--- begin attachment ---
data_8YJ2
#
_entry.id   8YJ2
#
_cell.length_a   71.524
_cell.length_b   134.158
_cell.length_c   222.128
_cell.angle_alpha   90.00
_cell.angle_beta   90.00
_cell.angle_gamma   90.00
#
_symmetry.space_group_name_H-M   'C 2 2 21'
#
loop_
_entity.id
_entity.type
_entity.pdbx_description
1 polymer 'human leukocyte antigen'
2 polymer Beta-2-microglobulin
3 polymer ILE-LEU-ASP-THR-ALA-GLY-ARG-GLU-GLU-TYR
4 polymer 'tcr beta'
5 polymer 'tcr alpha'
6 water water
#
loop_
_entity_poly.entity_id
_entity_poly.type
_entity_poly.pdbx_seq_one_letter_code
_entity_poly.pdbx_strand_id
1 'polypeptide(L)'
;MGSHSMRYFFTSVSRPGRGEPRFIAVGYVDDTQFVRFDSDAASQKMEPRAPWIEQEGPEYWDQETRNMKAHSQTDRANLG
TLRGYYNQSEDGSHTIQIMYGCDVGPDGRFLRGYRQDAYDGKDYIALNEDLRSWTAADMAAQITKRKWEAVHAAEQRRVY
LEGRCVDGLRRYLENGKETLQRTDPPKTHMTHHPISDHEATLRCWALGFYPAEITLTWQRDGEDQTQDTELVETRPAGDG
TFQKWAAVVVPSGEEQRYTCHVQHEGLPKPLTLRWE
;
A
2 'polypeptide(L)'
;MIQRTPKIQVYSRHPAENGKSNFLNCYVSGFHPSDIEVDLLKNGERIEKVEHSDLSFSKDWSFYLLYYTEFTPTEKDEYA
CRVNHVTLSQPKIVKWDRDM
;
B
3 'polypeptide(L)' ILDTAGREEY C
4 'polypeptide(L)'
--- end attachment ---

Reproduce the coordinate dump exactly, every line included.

data_8YJ2
#
_entry.id   8YJ2
#
_cell.length_a   71.524
_cell.length_b   134.158
_cell.length_c   222.128
_cell.angle_alpha   90.00
_cell.angle_beta   90.00
_cell.angle_gamma   90.00
#
_symmetry.space_group_name_H-M   'C 2 2 21'
#
loop_
_entity.id
_entity.type
_entity.pdbx_description
1 polymer 'human leukocyte antigen'
2 polymer Beta-2-microglobulin
3 polymer ILE-LEU-ASP-THR-ALA-GLY-ARG-GLU-GLU-TYR
4 polymer 'tcr beta'
5 polymer 'tcr alpha'
6 water water
#
loop_
_entity_poly.entity_id
_entity_poly.type
_entity_poly.pdbx_seq_one_letter_code
_entity_poly.pdbx_strand_id
1 'polypeptide(L)'
;MGSHSMRYFFTSVSRPGRGEPRFIAVGYVDDTQFVRFDSDAASQKMEPRAPWIEQEGPEYWDQETRNMKAHSQTDRANLG
TLRGYYNQSEDGSHTIQIMYGCDVGPDGRFLRGYRQDAYDGKDYIALNEDLRSWTAADMAAQITKRKWEAVHAAEQRRVY
LEGRCVDGLRRYLENGKETLQRTDPPKTHMTHHPISDHEATLRCWALGFYPAEITLTWQRDGEDQTQDTELVETRPAGDG
TFQKWAAVVVPSGEEQRYTCHVQHEGLPKPLTLRWE
;
A
2 'polypeptide(L)'
;MIQRTPKIQVYSRHPAENGKSNFLNCYVSGFHPSDIEVDLLKNGERIEKVEHSDLSFSKDWSFYLLYYTEFTPTEKDEYA
CRVNHVTLSQPKIVKWDRDM
;
B
3 'polypeptide(L)' ILDTAGREEY C
4 'polypeptide(L)'